It is not a question of fidelity: Angela's Ashes is amazingly faithful to its source material. It is a question of the difference between literary and cinematic storytelling. A fantastic amount happens in McCourt's book. He moves from Brooklyn to Limerick and back again. He loses three brothers and a sister. His father leaves home. He grows up. But it is not a narrative in the cinematic sense. And above all, it is 'told' by McCourt with an ironic tone which, if not inimitable, is definitely more literary than cinematic. Take the second paragraph of the book, repeated at the start of the film. "When I look back on my childhood I wonder how I managed to survive at all. It was, of course, a miserable childhood: the happy childhood is hardly worth your while. Worse than the ordinary miserable childhood is the miserable Irish childhood, and worse yet is the miserable Irish Catholic childhood."

These sentences encapsulate McCourt's approach: a hint of sentimental nostalgia wrapped in a solid shell of irony. And, as the words are spoken in the cinema, the audience laughs. McCourt uses the same technique to narrate the death of his twin brothers. Five paragraphs describe how the family band together after Oliver dies, and how their Dad says his Eugene is lucky to have his two big brothers to help him get over his twin's death.

Then comes a bombshell of a three-word paragraph: "He died anyway." Its message is tragic, but its delivery is essentially comic in structure, like the punchline to a joke. The words also appear in the film (in voiceover of course), but by then we have already seen Eugene's lifeless head on the pillow, and the effect is quite different: the information has already been conveyed, the punchline-structure loses its drama, and the irony vanishes.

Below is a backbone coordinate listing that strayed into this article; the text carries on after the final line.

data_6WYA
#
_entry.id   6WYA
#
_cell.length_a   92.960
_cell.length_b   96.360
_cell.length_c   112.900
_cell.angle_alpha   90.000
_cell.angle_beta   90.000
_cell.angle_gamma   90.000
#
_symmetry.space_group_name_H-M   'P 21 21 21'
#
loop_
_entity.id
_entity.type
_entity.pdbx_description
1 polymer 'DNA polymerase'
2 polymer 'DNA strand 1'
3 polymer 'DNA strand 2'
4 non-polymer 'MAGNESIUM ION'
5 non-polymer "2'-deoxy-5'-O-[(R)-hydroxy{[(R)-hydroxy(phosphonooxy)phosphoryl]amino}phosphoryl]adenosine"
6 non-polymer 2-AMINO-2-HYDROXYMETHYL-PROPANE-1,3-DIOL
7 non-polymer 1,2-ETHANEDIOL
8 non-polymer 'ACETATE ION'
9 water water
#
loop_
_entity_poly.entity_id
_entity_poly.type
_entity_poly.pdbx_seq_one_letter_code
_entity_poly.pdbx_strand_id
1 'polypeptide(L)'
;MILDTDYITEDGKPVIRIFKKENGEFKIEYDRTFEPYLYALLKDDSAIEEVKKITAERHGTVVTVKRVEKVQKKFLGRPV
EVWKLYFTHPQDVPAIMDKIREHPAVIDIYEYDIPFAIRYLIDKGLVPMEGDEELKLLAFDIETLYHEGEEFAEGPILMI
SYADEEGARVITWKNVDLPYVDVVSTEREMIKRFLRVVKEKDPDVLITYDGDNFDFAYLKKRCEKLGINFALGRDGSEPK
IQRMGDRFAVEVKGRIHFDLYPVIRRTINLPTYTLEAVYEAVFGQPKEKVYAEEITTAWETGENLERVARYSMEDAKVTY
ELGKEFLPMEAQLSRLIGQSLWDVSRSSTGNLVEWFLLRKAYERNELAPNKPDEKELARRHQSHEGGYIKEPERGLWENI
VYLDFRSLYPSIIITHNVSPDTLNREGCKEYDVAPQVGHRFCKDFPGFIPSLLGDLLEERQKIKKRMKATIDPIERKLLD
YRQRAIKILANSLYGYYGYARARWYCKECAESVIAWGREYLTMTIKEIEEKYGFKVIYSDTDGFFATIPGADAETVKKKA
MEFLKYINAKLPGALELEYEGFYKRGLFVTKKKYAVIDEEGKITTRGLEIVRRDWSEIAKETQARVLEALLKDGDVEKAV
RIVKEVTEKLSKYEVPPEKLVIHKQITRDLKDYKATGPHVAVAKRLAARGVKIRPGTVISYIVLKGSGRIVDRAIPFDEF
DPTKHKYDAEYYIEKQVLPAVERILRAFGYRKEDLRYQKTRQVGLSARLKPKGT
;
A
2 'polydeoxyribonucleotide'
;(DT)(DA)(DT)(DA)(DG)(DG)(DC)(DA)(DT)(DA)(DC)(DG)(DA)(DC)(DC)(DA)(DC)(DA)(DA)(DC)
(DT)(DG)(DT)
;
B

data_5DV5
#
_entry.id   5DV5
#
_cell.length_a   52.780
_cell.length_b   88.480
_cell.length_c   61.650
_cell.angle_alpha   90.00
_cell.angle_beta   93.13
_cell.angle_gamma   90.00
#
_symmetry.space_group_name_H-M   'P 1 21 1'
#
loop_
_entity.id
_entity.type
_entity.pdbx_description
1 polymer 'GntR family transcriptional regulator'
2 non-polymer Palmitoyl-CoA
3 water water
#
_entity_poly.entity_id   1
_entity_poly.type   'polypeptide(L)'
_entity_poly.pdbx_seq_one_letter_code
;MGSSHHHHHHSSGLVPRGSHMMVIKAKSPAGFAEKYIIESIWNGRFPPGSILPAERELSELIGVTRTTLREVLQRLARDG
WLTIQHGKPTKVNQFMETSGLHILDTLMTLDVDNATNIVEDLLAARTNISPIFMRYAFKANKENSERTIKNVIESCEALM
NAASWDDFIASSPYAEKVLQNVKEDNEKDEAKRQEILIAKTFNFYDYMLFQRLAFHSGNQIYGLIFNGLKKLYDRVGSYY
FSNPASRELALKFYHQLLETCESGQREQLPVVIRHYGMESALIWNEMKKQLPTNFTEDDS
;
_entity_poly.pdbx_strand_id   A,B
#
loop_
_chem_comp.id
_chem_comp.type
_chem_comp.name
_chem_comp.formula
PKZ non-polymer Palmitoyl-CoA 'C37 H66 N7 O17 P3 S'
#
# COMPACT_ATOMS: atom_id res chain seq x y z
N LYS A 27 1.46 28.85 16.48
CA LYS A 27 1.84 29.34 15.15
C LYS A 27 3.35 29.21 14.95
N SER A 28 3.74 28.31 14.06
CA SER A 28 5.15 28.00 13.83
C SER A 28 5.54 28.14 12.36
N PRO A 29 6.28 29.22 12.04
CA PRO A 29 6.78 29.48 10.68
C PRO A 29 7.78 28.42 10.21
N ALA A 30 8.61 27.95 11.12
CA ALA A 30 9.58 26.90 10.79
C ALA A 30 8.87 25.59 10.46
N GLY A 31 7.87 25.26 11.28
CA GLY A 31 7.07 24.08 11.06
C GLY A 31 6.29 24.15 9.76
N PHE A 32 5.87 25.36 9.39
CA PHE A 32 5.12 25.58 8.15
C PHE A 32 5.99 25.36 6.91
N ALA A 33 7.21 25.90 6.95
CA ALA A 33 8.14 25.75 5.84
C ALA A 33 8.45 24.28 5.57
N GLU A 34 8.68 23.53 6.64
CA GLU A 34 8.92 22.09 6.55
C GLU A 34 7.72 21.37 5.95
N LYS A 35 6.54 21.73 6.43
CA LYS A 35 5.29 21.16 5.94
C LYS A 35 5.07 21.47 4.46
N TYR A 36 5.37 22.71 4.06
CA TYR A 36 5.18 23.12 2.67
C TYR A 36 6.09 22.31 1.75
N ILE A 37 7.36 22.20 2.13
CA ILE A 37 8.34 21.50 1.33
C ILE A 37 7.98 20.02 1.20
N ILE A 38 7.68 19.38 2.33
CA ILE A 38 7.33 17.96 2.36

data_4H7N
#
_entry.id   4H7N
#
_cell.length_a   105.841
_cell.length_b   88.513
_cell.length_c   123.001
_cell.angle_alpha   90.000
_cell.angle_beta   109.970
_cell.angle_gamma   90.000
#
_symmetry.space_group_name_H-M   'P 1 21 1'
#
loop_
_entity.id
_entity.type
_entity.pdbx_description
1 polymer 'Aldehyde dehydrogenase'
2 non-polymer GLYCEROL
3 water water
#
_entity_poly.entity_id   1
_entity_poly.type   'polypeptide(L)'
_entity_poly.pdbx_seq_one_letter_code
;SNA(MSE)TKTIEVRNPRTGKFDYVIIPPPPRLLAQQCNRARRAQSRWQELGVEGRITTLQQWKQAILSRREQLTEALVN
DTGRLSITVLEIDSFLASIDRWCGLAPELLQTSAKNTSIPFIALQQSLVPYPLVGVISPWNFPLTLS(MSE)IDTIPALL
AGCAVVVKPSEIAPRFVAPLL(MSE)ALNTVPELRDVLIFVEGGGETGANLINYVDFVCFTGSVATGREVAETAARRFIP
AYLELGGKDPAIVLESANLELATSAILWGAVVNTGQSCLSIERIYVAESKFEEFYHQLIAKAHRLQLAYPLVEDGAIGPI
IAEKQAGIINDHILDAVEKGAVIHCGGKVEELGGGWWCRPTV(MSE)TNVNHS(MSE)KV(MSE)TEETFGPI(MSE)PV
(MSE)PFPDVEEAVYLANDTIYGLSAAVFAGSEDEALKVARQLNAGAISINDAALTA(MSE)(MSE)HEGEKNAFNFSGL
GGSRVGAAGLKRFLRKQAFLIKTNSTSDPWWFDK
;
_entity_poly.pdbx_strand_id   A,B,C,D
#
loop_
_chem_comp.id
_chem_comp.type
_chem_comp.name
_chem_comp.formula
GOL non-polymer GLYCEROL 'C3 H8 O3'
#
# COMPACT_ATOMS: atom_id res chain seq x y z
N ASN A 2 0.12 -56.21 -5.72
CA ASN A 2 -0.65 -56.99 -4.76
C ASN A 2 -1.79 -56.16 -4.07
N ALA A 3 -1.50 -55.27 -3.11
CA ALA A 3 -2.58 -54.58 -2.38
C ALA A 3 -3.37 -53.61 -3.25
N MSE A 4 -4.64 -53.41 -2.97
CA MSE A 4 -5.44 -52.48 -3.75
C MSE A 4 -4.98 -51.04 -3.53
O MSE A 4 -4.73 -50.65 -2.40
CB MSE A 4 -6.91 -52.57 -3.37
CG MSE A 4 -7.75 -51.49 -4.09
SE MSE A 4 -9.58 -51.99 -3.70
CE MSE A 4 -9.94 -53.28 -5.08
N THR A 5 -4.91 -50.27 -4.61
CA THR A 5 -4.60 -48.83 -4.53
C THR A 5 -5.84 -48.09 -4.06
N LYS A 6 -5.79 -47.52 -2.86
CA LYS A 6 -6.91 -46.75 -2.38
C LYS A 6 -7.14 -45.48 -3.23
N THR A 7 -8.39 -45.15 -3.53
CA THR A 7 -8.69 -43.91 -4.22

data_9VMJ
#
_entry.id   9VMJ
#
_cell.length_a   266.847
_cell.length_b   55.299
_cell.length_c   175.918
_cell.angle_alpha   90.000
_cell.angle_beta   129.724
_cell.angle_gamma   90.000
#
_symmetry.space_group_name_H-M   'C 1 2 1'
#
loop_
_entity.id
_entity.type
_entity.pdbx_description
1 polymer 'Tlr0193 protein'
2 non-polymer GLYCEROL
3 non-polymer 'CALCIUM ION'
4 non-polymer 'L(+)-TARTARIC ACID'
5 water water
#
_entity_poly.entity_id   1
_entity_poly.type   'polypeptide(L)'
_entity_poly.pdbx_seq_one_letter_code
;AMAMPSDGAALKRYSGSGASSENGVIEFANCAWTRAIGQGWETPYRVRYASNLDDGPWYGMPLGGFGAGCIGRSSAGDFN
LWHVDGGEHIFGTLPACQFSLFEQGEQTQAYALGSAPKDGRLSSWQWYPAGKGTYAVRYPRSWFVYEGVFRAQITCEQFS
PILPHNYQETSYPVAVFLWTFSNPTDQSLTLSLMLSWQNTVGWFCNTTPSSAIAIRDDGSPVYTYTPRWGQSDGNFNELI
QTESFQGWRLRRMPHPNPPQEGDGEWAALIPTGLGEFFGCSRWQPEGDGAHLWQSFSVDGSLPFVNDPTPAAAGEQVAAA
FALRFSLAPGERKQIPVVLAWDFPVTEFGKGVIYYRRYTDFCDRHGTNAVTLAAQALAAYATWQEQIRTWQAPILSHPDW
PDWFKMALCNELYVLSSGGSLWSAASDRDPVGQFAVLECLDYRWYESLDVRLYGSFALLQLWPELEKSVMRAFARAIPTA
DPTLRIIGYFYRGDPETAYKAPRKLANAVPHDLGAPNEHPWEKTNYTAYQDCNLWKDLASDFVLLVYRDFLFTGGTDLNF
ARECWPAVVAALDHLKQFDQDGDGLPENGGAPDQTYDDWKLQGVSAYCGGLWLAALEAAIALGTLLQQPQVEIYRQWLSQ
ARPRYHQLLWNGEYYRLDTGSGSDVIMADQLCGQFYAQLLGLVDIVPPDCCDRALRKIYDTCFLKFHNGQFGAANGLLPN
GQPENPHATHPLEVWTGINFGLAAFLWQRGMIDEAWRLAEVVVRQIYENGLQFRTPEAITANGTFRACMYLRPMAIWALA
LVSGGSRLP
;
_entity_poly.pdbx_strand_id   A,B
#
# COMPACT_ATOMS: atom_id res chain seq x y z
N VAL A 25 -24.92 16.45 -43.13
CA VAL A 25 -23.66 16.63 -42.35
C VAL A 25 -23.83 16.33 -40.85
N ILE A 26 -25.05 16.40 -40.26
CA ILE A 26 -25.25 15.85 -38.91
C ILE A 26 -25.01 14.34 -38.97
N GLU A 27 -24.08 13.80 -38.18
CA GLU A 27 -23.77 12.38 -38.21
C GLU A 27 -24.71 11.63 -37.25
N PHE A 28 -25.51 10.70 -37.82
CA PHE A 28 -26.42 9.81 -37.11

It is a small but telling problem, which takes much of the impact away from this otherwise admirable and extremely beautiful film. The performances of the kids - especially Joe Breen, CiarĂ¡n Owens (younger brother of Eamonn, who was Neil Jordan's butcher boy) and Michael Legge as Frank at various ages - are all excellent. And Robert Carlyle and Emily Watson as Dad and Mam are solid screen presences despite the fact that they generally have little to do but react. But the delicate balancing act between Frank's love of his father and hatred of his drinking, and between his adoration of his mother and despair at the way she caves in to circumstances, does not entirely survive the transition from book to film. The remarkable thing, though, is that the sense of exhilaration - which leads McCourt to conclude that "looking back on it all, I see what could have been, but am grateful for all that it was" - has survived, despite the depressing subject matter and the relentlessness of the hand fate deals Frank.

Last Updated: 20 Dec 2011